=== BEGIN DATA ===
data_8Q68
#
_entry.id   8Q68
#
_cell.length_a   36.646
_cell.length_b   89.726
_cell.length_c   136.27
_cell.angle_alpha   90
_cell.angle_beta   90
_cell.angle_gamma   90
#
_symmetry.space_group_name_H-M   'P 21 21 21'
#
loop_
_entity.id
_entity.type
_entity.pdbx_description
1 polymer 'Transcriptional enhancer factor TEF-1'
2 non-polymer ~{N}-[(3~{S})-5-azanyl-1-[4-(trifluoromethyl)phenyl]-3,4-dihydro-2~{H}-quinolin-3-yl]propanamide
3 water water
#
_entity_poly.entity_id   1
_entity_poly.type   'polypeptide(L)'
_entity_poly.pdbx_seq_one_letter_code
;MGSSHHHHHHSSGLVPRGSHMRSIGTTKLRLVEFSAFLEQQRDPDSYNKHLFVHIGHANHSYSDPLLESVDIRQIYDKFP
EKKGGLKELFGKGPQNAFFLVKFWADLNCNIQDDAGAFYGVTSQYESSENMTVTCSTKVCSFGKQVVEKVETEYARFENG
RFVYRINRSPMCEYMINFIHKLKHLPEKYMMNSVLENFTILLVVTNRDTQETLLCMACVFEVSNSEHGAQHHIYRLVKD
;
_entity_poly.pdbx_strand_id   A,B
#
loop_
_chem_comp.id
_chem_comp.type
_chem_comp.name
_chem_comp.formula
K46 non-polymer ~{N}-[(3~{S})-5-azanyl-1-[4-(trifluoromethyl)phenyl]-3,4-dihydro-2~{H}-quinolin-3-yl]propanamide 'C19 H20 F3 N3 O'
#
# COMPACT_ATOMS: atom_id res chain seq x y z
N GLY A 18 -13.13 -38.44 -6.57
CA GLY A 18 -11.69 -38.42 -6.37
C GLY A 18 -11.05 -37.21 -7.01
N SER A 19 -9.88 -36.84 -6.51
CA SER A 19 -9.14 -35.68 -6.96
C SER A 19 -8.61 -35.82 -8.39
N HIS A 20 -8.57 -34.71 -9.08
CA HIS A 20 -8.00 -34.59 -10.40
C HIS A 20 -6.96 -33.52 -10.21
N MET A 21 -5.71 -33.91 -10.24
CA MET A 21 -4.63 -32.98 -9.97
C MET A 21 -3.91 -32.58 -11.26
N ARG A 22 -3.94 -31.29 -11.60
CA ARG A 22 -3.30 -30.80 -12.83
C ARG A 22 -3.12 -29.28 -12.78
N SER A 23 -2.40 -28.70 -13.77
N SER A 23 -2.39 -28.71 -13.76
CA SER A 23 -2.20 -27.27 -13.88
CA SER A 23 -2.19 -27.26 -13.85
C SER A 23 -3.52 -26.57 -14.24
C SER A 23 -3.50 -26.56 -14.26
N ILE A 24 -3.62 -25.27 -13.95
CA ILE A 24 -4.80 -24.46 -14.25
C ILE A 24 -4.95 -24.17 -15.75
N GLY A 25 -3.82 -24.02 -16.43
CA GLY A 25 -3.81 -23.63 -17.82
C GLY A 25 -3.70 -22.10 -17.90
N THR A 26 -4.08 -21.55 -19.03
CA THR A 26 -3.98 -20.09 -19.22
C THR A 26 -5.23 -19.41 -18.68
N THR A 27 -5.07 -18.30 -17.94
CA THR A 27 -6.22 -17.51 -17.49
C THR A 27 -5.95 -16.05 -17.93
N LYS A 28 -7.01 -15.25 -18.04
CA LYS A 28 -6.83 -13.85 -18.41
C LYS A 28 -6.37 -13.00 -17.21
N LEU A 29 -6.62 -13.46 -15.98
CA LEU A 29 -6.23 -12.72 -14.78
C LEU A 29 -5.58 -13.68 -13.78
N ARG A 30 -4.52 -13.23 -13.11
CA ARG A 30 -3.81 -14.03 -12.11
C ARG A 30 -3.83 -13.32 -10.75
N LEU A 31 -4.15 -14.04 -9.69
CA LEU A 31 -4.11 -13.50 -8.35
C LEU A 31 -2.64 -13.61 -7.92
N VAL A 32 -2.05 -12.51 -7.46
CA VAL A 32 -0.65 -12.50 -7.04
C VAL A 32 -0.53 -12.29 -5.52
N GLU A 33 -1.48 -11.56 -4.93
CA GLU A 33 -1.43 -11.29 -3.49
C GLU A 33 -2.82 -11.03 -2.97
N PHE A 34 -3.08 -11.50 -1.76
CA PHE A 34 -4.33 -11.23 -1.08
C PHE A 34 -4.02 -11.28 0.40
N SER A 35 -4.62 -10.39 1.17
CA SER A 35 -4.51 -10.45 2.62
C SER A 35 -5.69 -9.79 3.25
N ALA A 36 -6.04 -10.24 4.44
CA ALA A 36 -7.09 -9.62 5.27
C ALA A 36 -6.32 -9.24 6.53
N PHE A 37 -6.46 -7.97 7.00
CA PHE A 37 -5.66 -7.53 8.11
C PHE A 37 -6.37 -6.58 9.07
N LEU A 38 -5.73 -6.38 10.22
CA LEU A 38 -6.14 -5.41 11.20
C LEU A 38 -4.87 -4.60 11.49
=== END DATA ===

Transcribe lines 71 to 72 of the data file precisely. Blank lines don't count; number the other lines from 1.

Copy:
C THR A 27 -5.95 -16.05 -17.93
N LYS A 28 -7.01 -15.25 -18.04